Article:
ClusterFsck Page

This page covers our work on cheapo Linux clustering - briefly, we built an eight-node Linux cluster for parallel processing research. The cluster has been retired (see below), but I've left the page up since it still gets read now and then.

Background and Motivation

In late 1998 or so, Christopher Woody and I decided to build a Beowolf-style cluster based on Linux. However, being grad students, we were broke.

However, this was in Albuquerque, and every week or two, there was an auction of surplus hardware from Los Alamos and Sandia labs. If you were patient, you could get lots of old hardware really cheaply, e.g. a 486 PC for under $10 each.

It's pretty easy to build a cluster when you can call the harware vendor and get N identical machines. It's a lot more difficult when every single machine is different, and most are flaky...


The goal was to build a d=3 (eight node) hypercube for $100USD or less.

We failed.

We spent $105USD.

We had 8 compute nodes, one router, and one server / console. We wrote code to queue up POVRAY raytracing jobs, and got excellent performance - one the close order of half of a Pentium II's performance. Check out the pictures for output from the parallelized renderer.

We were also using spare compute cycles on the RC5 project, with the DX2/66 nodes getting ~65k keys/sec, the DX50 ~50k, and the rest somewhere in between.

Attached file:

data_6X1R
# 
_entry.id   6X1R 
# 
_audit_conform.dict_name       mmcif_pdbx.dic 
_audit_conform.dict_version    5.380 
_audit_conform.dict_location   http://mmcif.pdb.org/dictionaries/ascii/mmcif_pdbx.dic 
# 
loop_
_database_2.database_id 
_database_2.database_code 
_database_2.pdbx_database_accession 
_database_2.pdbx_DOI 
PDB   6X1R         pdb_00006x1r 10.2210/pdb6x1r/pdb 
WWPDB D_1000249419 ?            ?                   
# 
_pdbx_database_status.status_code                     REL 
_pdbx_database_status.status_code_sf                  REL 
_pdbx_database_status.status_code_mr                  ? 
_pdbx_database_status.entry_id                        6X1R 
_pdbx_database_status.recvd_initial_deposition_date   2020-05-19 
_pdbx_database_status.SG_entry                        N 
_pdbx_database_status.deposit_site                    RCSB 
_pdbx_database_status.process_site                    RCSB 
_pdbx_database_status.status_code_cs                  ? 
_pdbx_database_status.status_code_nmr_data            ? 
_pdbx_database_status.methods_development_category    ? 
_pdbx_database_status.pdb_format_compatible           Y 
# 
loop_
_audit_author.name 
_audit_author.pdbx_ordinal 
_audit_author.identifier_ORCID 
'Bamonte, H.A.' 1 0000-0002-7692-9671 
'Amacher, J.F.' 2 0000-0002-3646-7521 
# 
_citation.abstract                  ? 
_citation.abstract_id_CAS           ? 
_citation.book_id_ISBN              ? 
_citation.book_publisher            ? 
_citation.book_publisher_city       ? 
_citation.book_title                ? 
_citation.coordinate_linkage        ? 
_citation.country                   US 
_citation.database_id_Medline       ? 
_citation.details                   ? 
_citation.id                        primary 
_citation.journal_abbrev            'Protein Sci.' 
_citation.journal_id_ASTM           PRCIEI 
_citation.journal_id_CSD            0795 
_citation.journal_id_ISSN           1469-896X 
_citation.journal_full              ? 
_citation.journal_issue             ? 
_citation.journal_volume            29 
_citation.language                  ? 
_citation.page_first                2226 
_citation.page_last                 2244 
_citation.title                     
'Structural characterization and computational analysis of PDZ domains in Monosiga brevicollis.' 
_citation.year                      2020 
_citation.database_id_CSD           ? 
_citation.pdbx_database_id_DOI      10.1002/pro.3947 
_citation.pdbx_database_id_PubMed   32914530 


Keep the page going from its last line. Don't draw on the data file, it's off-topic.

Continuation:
The impetus was Dr. David Bader's excellent Parallel Algorithms class, and the local availability of super-cheap 486 machines. The basic hardware is procured from the bi-weekly local government surplus auctions, see the Bently's pages

Hardware configuration

Each node was a DX2/66, (actually, we had one DX50 and one DX4/75, the rest were 66) with at least 16MB memory, local disk for the OS (We were using the excellent SuSE Linux distribution), and TP ethernet to the hub. We had two additional nodes: One minimal Linux (386SX/25, 8MB, dual 3c509) box used as a router, and one, slightly faster DX4/75, used as a console and server for the other nodes. The topology was currently a bus; we never did manage to get our hands on an Ethernet switch to try more communication-intensive computing.


This link is a bzip'd tar file containing the ApplixWare 4 presentation and poster materials that we used to create our final presentation.

Status Update June, 1999

The cluster has been passed on - an era has ended. ;) Bug Ken Segura if you want more information as to what it's up to now.


We (myself and Christopher P. Woody) gratefully acknowledge the invaluable assistance of Frank Mercer of the EECE department, who has contributed vast amounts of hardware and assistance. Without him this project would never have been possible.

Other significant donors include Mark Walker (EECE systems admin), ourselves, and Barry Keeney of Los Alamos National Labs. (The pictures were all taken on his Kodak digital camera)


I've dug up the pictures taken on the Sony Mavica camera, and these are the best of the bunch.

The two rendered pictures are output from the ClusterFsck, using our software to distribute POVRAY jobs across nodes. The sombrero is an included example, and the soda glass is a creation of Timothy Eyring, a friend of ours.


Is it just me, or does Chris Woody resemble George Michael from the early eighties?

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